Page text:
Is Massage good for Polymyalgia Rheumatica?

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Written By Dr. Marcus Yu Bin Pai

MD, PhD. Physical Medicine & Rehabilitation Physician from São Paulo - Brazil. Pain Fellowship in University of São Paulo.

Massage therapy can potentially provide several benefits for individuals with polymyalgia rheumatica (PMR). PMR is a chronic inflammatory condition characterized by severe muscle pain and stiffness, primarily affecting the shoulders, neck, and hips.

Massage can help alleviate pain and stiffness associated with PMR by promoting circulation and reducing muscle tension. The gentle pressure and rhythmic movements of massage can stimulate blood flow, delivering oxygen and nutrients to the affected muscles. This increased circulation can help reduce inflammation and promote healing.

Massage therapy is not typically a primary treatment for Polymyalgia Rheumatica, which is an inflammatory disorder characterized by muscle pain and stiffness, especially in the shoulders and hips. The mainstay of treatment for PMR is usually corticosteroids, which can significantly reduce symptoms. However, some patients with PMR may find that massage helps to alleviate muscle stiffness and improve circulation, which could potentially provide some symptomatic relief.

Moreover, massage therapy can also help to relax the muscles and improve flexibility. The manual manipulation of the muscles during a massage can help release tension and tightness, improving range of motion and reducing stiffness. This can be particularly beneficial for individuals with PMR, as it can help them regain mobility and perform daily activities with greater ease.

In addition to its physical benefits, massage therapy can also provide psychological relief for individuals with PMR. Chronic pain conditions like PMR can take a toll on one’s mental well-being, causing stress, anxiety, and depression. Massage can help reduce these emotional burdens by promoting relaxation, reducing stress hormones, and increasing the release of endorphins, which are natural painkillers and mood elevators.

It’s important to note that while massage may offer temporary relief from muscle pain and stiffness, it should not replace conventional medical treatment for PMR.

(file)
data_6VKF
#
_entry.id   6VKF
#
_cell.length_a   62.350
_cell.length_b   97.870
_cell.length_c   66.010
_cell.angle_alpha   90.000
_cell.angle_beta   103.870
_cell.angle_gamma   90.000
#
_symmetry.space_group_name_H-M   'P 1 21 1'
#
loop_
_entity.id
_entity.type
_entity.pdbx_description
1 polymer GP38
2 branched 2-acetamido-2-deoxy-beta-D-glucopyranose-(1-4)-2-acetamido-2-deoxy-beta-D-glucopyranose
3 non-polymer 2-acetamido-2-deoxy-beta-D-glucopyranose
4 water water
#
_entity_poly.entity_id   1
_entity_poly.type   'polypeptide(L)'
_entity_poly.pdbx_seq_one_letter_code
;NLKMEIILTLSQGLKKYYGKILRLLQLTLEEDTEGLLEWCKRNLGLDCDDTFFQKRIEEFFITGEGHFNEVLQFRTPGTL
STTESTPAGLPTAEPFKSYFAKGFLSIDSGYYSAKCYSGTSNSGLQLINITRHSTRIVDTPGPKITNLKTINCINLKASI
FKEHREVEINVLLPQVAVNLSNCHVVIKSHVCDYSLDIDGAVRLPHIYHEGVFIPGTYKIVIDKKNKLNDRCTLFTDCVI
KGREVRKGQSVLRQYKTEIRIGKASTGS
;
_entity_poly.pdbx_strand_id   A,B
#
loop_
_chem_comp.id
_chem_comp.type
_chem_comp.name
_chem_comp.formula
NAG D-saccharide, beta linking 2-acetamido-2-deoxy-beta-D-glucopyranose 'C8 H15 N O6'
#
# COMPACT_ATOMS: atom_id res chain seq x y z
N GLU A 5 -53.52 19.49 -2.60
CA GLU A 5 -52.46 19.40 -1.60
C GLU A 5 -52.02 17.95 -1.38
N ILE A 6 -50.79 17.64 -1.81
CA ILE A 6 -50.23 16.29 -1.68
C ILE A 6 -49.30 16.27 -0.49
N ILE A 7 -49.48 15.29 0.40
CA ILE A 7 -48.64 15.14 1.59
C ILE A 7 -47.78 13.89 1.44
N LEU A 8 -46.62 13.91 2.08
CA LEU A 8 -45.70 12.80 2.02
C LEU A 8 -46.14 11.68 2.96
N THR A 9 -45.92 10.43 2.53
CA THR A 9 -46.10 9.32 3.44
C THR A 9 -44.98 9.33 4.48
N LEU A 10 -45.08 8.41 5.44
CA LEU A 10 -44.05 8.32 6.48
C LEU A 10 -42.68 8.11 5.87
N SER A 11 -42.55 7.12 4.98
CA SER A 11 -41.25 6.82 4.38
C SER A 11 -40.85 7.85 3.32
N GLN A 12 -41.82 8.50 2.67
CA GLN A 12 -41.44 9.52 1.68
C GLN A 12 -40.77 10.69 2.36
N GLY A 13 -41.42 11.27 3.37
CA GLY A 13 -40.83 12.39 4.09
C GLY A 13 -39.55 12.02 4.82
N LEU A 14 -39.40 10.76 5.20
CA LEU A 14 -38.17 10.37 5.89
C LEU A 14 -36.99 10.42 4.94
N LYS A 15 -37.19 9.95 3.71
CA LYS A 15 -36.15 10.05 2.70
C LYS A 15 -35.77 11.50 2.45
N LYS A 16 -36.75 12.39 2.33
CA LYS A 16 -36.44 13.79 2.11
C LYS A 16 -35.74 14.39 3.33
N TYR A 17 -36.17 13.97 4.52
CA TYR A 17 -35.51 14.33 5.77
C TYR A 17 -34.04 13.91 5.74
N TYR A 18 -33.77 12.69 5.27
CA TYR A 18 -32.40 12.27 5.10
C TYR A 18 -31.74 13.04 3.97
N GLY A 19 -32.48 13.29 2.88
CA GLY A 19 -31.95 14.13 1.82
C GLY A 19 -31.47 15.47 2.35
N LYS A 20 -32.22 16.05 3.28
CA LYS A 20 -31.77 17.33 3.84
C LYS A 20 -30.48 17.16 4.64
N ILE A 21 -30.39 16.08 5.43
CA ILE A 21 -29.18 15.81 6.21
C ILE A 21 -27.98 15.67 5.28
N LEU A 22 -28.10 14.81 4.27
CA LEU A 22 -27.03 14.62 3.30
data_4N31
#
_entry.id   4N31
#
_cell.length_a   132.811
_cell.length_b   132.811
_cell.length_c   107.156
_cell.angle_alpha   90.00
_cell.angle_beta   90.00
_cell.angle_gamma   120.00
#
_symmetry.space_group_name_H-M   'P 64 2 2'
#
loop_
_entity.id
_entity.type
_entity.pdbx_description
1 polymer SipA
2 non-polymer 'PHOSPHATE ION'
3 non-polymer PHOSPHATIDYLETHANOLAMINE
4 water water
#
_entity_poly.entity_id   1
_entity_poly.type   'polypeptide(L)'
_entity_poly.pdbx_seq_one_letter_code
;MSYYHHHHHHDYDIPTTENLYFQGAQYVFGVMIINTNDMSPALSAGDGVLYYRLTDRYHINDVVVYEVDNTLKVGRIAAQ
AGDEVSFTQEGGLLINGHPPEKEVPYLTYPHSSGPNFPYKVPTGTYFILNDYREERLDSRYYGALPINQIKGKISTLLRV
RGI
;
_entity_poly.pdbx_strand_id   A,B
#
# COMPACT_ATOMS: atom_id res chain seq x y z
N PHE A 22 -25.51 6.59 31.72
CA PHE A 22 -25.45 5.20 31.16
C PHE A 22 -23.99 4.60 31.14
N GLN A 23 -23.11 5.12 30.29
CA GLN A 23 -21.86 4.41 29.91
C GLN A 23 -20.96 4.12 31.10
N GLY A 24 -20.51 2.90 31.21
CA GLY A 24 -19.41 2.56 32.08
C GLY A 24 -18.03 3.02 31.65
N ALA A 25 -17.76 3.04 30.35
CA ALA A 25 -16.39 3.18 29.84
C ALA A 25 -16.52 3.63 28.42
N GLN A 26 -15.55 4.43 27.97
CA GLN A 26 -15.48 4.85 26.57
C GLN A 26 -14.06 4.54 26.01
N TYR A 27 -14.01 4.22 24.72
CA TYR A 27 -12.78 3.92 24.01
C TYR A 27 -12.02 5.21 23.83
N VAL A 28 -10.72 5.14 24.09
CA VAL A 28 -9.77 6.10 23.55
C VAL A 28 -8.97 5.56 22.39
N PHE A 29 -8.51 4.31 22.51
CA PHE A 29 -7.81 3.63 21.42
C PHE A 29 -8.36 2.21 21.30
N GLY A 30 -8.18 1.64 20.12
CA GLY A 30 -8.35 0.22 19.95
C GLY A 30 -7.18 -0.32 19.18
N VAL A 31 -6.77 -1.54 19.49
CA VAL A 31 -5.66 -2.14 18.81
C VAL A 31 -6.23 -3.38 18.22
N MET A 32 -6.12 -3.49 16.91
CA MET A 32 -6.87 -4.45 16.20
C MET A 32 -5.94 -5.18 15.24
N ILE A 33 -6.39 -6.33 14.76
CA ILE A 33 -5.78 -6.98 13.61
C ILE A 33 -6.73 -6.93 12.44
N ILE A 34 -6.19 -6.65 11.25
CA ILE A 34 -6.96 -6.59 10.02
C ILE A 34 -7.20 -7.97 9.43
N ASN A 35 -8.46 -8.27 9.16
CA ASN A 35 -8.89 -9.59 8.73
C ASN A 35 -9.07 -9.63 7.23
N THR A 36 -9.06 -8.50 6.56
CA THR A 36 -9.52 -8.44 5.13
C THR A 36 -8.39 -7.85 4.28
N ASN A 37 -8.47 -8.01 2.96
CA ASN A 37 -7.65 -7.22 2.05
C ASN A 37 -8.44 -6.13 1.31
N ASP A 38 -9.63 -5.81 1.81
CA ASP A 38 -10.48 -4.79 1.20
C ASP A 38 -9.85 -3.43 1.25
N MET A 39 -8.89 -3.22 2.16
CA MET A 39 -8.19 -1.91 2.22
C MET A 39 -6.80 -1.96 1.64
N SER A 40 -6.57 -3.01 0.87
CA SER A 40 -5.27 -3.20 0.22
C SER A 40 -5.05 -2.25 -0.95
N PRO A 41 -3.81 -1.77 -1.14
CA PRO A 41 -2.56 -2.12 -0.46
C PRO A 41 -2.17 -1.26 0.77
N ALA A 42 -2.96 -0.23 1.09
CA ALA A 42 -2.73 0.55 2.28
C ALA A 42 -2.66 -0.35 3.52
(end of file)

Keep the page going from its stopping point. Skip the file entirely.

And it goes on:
Patients should consult with their healthcare provider before starting any new treatment, including massage, to ensure it is safe and appropriate for their specific condition.

Treatment Options for Polymyalgia Rheumatica

The treatment options for PMR are aimed at reducing inflammation and managing symptoms to improve the quality of life. The main treatment options include:

  • Glucocorticoids
  • Oral Glucocorticoids: These are the cornerstone of PMR treatment. Many patients respond to long-term, low-dosage oral glucocorticoids, which can significantly reduce symptoms.

  • Steroid-Sparing Agents
  • Methotrexate: This is an alternative treatment option that may be used as a steroid-sparing therapy to reduce the dose and potential side effects of glucocorticoids.
  • Tocilizumab: An interleukin-6 (IL-6) receptor antagonist, tocilizumab has shown promise as a treatment option in some studies and may be considered for patients with frequent relapses or those who cannot taper glucocorticoids without a return of symptoms.

  • Nonsteroidal Anti-Inflammatory Drugs (NSAIDs)
  • NSAIDs: These may be used to reduce pain, although they are not the primary treatment for the inflammatory aspects of PMR.

  • Additional Considerations
  • Monitoring for Adverse Effects: Long-term use of glucocorticoids can lead to adverse effects such as osteoporosis, hypercholesterolemia, hypertension, diabetes mellitus, cataracts, and infections. Therefore, monitoring and managing these risks is an important part of the treatment plan.
  • Bone Mineral Density: Due to the risk of osteoporosis with long-term glucocorticoid use, bone mineral density may be monitored, and treatment for osteoporosis may be initiated.

  • Investigational Therapies
  • IL-6 Receptor Inhibition: Research into genetically proxied IL-6 receptor inhibition suggests that IL-6 signaling plays a key role in PMR pathophysiology, and IL-6 receptor inhibitors may be a potential treatment option.
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MD, PhD. Physical Medicine & Rehabilitation Physician from São Paulo - Brazil. Pain Fellowship in University of São Paulo.

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